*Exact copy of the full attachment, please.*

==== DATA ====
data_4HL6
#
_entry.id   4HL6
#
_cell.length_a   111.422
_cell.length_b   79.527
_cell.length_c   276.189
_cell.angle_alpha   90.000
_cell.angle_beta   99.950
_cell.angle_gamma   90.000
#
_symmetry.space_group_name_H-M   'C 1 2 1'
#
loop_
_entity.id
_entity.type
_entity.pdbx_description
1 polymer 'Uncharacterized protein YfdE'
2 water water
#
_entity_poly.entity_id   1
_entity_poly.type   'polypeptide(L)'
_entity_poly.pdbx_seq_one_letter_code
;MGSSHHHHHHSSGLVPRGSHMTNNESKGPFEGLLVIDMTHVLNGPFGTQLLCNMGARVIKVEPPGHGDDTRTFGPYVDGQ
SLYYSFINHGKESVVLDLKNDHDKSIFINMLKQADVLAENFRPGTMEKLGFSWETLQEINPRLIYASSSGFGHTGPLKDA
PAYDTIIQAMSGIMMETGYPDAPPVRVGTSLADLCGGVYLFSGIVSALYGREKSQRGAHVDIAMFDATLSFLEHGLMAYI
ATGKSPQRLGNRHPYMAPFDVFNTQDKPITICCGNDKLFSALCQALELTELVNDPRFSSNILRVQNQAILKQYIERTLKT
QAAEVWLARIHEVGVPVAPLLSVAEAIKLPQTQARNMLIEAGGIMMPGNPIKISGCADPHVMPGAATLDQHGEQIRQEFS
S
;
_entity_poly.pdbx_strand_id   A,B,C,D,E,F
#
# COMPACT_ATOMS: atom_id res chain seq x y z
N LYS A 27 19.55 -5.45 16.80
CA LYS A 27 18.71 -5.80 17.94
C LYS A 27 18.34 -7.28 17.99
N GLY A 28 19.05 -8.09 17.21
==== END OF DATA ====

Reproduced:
data_4HL6
#
_entry.id   4HL6
#
_cell.length_a   111.422
_cell.length_b   79.527
_cell.length_c   276.189
_cell.angle_alpha   90.000
_cell.angle_beta   99.950
_cell.angle_gamma   90.000
#
_symmetry.space_group_name_H-M   'C 1 2 1'
#
loop_
_entity.id
_entity.type
_entity.pdbx_description
1 polymer 'Uncharacterized protein YfdE'
2 water water
#
_entity_poly.entity_id   1
_entity_poly.type   'polypeptide(L)'
_entity_poly.pdbx_seq_one_letter_code
;MGSSHHHHHHSSGLVPRGSHMTNNESKGPFEGLLVIDMTHVLNGPFGTQLLCNMGARVIKVEPPGHGDDTRTFGPYVDGQ
SLYYSFINHGKESVVLDLKNDHDKSIFINMLKQADVLAENFRPGTMEKLGFSWETLQEINPRLIYASSSGFGHTGPLKDA
PAYDTIIQAMSGIMMETGYPDAPPVRVGTSLADLCGGVYLFSGIVSALYGREKSQRGAHVDIAMFDATLSFLEHGLMAYI
ATGKSPQRLGNRHPYMAPFDVFNTQDKPITICCGNDKLFSALCQALELTELVNDPRFSSNILRVQNQAILKQYIERTLKT
QAAEVWLARIHEVGVPVAPLLSVAEAIKLPQTQARNMLIEAGGIMMPGNPIKISGCADPHVMPGAATLDQHGEQIRQEFS
S
;
_entity_poly.pdbx_strand_id   A,B,C,D,E,F
#
# COMPACT_ATOMS: atom_id res chain seq x y z
N LYS A 27 19.55 -5.45 16.80
CA LYS A 27 18.71 -5.80 17.94
C LYS A 27 18.34 -7.28 17.99
N GLY A 28 19.05 -8.09 17.21